This guided tour by CoachCanada is for a maximum of 55 people. It includes three nights in a hotel along the way. At less than $500, this tour is a bargain. However, activities such as the Columbia Icefield Skywalk and the Columbia Ice Explorer are not included. The same goes for meals.
The tour is available in both English and Mandarin Chinese.
Banff Travel Guide and FAQ
Where is Banff National Park, Canada?
Banff National Park is in the southwest of the province of Alberta. It’s home to the towns of Banff and Lake Louise and borders the province of British Columbia in the west of Canada. You can easily access famous places like Lake Louise, Moraine Lake, Peyto Lake and the stunning Icefields Parkway from these locations.
Banff and Lake Louise are situated in the Rocky Mountains of Alberta, close to the boundary with British Columbia, as shown on the map of Banff National Park below.
Is Banff, Canada safe?
Generally speaking, yes. Like most areas, Banff has crime, but it’s still a safe travel place. But Banff has a lot of wildlife, including bears and cougars, so you should always carry bear spray and exercise caution when hiking in the mountains.
What is the best time to Travel to Banff, Canada?
The best time to travel to Banff, Canada, depends on your reason for visiting the park. If you’re going for the stunning nature the park’s famous for, you’d better visit from June to September. The best months to ski are from January through March.
WEATHER IN BANFF, CANADA: AVERAGE TEMPERATURE
The worst months to visit Banff National Park are November, April and May. It’s too chilly to go sightseeing in November, and there isn’t enough snow on the slopes yet. The iconic lakes in the park are still frozen in April and May, and it can still be quite cold.
How do I travel to Banff, Canada?
Want to fly to Banff? Calgary International Airport (Code: YYC) is the closest airport. It’s 130 kilometers (81 mi) to the east of Banff.
Several cities, including Toronto, Chicago, Seattle, and Dallas/Fort Worth, have direct flights into Calgary.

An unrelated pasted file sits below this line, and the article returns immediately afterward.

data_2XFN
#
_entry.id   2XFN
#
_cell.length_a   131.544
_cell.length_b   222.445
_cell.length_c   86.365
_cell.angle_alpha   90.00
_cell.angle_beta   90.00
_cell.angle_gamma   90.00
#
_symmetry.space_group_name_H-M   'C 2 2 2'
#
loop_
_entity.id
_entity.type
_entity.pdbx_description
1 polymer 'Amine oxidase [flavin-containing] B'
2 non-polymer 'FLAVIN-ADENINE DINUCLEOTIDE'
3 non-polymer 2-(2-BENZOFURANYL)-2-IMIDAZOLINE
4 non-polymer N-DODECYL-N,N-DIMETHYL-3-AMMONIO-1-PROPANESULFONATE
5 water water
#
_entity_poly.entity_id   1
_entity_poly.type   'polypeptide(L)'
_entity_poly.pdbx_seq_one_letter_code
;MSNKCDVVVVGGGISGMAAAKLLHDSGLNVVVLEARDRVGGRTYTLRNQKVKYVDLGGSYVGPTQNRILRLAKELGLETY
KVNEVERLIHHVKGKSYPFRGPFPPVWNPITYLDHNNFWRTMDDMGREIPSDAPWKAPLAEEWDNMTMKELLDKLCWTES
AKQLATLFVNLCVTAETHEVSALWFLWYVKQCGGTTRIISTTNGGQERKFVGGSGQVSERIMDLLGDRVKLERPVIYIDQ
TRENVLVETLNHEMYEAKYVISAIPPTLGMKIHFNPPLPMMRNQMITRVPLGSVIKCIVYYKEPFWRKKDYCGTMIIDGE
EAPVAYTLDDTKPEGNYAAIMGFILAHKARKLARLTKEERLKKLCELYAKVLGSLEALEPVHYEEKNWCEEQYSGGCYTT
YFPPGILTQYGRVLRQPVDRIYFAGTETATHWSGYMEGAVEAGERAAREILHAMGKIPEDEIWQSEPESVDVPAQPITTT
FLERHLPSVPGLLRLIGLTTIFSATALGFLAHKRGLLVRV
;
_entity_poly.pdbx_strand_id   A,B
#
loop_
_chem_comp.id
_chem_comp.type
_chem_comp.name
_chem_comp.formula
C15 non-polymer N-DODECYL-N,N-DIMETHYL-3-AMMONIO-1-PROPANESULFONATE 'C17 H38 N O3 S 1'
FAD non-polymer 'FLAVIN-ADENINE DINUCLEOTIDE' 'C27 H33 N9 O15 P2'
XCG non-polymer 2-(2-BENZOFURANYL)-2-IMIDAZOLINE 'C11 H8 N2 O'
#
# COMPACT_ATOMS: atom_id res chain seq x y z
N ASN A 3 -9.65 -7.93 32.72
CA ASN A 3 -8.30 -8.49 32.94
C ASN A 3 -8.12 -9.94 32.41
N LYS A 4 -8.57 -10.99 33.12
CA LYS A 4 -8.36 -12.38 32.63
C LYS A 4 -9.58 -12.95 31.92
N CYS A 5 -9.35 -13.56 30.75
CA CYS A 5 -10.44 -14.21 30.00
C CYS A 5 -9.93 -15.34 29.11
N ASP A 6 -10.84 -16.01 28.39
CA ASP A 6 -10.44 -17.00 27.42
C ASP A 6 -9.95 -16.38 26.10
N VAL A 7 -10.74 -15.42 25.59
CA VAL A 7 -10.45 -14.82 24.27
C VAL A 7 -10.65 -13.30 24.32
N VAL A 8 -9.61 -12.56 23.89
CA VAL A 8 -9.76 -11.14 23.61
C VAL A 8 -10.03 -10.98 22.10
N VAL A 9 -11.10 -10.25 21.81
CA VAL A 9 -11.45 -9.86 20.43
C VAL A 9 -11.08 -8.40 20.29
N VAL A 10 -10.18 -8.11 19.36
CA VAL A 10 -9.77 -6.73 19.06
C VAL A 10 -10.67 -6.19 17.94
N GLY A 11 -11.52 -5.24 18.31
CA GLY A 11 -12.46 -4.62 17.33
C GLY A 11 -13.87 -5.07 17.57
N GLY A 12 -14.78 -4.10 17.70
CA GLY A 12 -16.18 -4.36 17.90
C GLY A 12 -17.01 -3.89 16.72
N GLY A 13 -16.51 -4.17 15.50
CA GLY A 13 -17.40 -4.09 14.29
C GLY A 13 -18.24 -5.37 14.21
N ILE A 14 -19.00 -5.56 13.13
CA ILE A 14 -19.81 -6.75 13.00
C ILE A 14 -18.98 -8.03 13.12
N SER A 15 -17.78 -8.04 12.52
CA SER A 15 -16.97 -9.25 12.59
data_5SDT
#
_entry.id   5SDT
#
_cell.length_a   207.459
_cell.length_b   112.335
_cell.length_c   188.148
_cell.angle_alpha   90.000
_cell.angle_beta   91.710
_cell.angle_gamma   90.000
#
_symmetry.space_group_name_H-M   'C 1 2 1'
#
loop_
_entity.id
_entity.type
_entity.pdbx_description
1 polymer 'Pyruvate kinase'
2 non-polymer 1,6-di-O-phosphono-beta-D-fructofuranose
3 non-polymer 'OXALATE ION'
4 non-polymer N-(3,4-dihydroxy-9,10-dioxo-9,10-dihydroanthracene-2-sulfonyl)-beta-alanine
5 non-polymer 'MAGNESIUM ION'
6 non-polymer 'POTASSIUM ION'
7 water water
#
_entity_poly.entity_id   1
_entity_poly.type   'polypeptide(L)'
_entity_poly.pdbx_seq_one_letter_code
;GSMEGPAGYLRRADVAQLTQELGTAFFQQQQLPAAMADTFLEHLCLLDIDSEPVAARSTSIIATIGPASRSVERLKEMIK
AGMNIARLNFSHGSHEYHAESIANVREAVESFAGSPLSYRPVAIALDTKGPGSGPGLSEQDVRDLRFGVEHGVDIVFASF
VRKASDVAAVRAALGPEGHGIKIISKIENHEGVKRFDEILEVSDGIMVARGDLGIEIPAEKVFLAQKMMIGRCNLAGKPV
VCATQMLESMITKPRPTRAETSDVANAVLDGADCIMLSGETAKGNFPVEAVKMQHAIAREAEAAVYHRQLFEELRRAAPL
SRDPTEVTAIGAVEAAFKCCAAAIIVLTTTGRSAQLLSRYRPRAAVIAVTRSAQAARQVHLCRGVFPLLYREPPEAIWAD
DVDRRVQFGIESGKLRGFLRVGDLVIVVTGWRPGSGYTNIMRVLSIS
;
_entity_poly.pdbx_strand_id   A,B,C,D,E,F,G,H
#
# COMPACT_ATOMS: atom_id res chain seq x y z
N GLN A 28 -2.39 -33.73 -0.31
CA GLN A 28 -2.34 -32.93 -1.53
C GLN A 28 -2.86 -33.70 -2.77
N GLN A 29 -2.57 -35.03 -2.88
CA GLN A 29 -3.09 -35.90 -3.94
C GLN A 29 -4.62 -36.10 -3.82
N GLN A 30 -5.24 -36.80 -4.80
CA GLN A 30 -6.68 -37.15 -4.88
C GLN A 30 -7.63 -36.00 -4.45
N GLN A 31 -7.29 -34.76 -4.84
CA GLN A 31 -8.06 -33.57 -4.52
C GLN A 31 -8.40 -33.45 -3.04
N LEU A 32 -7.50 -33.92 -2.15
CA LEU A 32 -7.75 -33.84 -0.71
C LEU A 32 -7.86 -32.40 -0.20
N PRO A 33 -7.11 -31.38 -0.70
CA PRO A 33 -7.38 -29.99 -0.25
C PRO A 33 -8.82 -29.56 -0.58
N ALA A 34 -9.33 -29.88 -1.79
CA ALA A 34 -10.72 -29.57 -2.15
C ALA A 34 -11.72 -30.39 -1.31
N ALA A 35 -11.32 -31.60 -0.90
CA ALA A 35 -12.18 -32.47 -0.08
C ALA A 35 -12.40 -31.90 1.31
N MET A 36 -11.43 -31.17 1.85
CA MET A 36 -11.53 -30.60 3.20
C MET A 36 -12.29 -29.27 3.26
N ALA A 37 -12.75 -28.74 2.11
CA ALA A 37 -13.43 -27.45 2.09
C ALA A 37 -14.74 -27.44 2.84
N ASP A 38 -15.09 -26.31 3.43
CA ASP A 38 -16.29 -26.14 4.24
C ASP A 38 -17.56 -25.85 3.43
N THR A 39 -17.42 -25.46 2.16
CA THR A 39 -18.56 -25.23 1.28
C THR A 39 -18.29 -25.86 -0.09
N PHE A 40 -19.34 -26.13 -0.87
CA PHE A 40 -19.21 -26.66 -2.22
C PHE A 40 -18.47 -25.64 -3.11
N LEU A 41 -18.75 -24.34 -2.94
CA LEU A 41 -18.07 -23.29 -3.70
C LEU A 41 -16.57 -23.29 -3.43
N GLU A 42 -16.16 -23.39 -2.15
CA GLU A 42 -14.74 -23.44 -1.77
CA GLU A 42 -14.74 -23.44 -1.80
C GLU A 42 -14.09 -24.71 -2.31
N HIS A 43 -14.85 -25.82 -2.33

Pick up a rental vehicle at Calgary International Airport, or take a private transport service to your destination. The trip to the park takes about 1 hour and 40 minutes.
Viator has several good options. Click the link to check the options and latest rates.
Banff Car Rental
Want to rent a car during your stay in Banff National Park? Rent one at Calgary International Airport or in the city of Calgary. Yep, there are rental firms in Lake Louise and Banff, but as these are small towns, your rental options can be limited.
Avis is a reputable car rental company, which I’ve used many times. Book now with Avis
What do I pack for Banff, Canada?
The time of year will affect what you should bring with you on your trip to Banff, Canada. If you plan to spend your summer vacation in Banff National Park, you should be okay with light-colored, breathable clothing. Bring a few sweaters, too, as Banff’s summer evenings can be chilly. You’re in the mountains, after all.
When visiting in winter, bring a heavy jacket, such as a parka, and other winter clothing, such as warm pants, long underwear, and (fleece) sweaters. Don’t take it lightly because Banff’s wintertime lows can reach well below zero.
Banff Travel Planning Guide
Do I need a visa for Banff?
Most likely not. Citizens of the US, most European countries, Australia and New Zealand don’t need a visa to enter Canada. Not sure? Click the link to see whether you need a visa or not. The typical length of stay in Canada for people with visa-exempt passports is 90 days.
Do I need travel insurance for Banff?
You bet. Feel confident while traveling with a plan from Travel Insurance Master, one of the top names in travel insurance, for just USD 10 on average per day.
What’s the best way to book my Banff accommodation?
If you plan to book a hotel, hostel or bed & breakfast, Booking.com is your best bet. It has the most hotels listed and often offers the best rates.
Do I need to rent a car in Banf?
Absolutely. While Banff is one of the few national parks in North America with a sizeable public transport network, I strongly advise renting a car if you want to make the most of your visit.
Will my phone work in Banff?
It depends. In the towns of Banff and Lake Louise, you should have good to excellent reception. However, in more remote areas, the signal is spotty. In many places, there will be no signal at all.
What’s the best site to buy Banff flights?
If you’re looking for cheap flights to Banff, I recommend Skyscanner. No surprises with suddenly increased rates (for taxes, seats or luggage) upon checkout. What you see is what you get.